Menu Menu

Chinese face-tracking tech bans foreigners from live streaming

A global inquest into TikTok has done little to deter China from pushing stricter censorship on its own soil.

Official documents from TikTok’s parent company ByteDance have confirmed rumours that the viral video app is constantly running facial recognition technology to monitor and censor content on Douyin – China’s version of the platform.

Douyin may appear innocuous on the surface, but Chinese streamers are subject to an intrusive regime of automated surveillance every time they broadcast on the app. Granted, China’s Ministry of Culture had made noise pertaining to the banning of foreigners in livestreams back in 2017, but the rule has only started being enforced since China’s Security Law came into effect this July.

On that note, Douyin has reportedly started suspending users who speak in Cantonese during streams, as the branch of Chinese language is heavily associated with Hong Kong, and symbols of State independence are no longer welcome.

Last week, a foreign national found himself booted from Douyin within ‘about a minute’ for appearing briefly in someone else’s livestream, and his story garnered a fair bit of attention online. Joshua Dummer’s wife, who is a Chinese citizen, was broadcasting from their Beijing apartment and sidled over to ask how his day was going when the stream suddenly went dark. Dummer took to Twitter to reveal that the pair had been met with an error message forbidding the presence of foreign users without ‘government permission’.

When approached for comment by The Telegraph, a Douyin spokesperson asserted that all surveillance and moderation is carried out by humans ‘in real time’, including Dummer’s case. However, one look at the small print of Douyin’s ‘Mechanism of Live Video Streaming Platforms’ suggests they may have been embellishing at the time. The text reveals that more often than not, breaches of the platform’s terms and conditions are tipped off by automated tracking systems before being handled by humans. Considering the fact that Douyin has 400 million users in China and that Dummer’s live was taken down within a minute, the latter conclusion makes a lot more sense, right?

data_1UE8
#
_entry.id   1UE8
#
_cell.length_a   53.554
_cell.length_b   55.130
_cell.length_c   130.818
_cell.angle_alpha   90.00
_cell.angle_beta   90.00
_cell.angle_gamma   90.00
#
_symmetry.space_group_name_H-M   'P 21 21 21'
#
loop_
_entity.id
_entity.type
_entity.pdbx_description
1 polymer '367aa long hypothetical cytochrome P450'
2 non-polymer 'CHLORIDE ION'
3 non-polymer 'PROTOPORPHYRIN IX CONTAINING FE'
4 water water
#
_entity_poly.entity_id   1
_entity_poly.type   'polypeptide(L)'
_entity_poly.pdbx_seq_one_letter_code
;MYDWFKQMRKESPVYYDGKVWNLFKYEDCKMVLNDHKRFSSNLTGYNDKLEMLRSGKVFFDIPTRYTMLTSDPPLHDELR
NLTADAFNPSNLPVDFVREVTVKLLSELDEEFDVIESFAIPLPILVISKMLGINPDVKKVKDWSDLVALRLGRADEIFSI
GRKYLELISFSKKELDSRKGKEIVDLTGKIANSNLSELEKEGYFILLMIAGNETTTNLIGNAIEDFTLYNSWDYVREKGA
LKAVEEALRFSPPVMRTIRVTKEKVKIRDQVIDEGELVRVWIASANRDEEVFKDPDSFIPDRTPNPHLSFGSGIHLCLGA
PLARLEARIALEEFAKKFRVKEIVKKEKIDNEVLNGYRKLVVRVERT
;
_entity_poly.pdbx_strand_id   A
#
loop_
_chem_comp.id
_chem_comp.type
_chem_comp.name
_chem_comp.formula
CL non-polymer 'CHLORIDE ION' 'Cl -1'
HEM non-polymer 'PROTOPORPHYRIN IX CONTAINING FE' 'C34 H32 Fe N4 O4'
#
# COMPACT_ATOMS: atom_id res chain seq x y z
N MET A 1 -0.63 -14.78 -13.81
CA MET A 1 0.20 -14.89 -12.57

If you hadn’t tweaked already, this would essentially mean that some form of autonomous tracking tech – whether it be voice recognition, or a face scan application against national IDs – is constantly running in the background of the app. The Communist Party of China has been wanting to fully standardise a citizen score/reputation system within its borders for close to a decade now, and certain online threads are adamant that Douyin is being used a tool of mass surveillance to that end.

Prior to these developments, China was already in hot water over accusations of hidden spyware and data collection exploits, and this news will not do any wonders to bringing big markets back onside again. The US and UK are currently mulling over the possibility of joining India in ousting 2020’s most popular app completely, and you’d best believe they’ll want full transparency on exactly what TikTok is and what processes it uses going forward.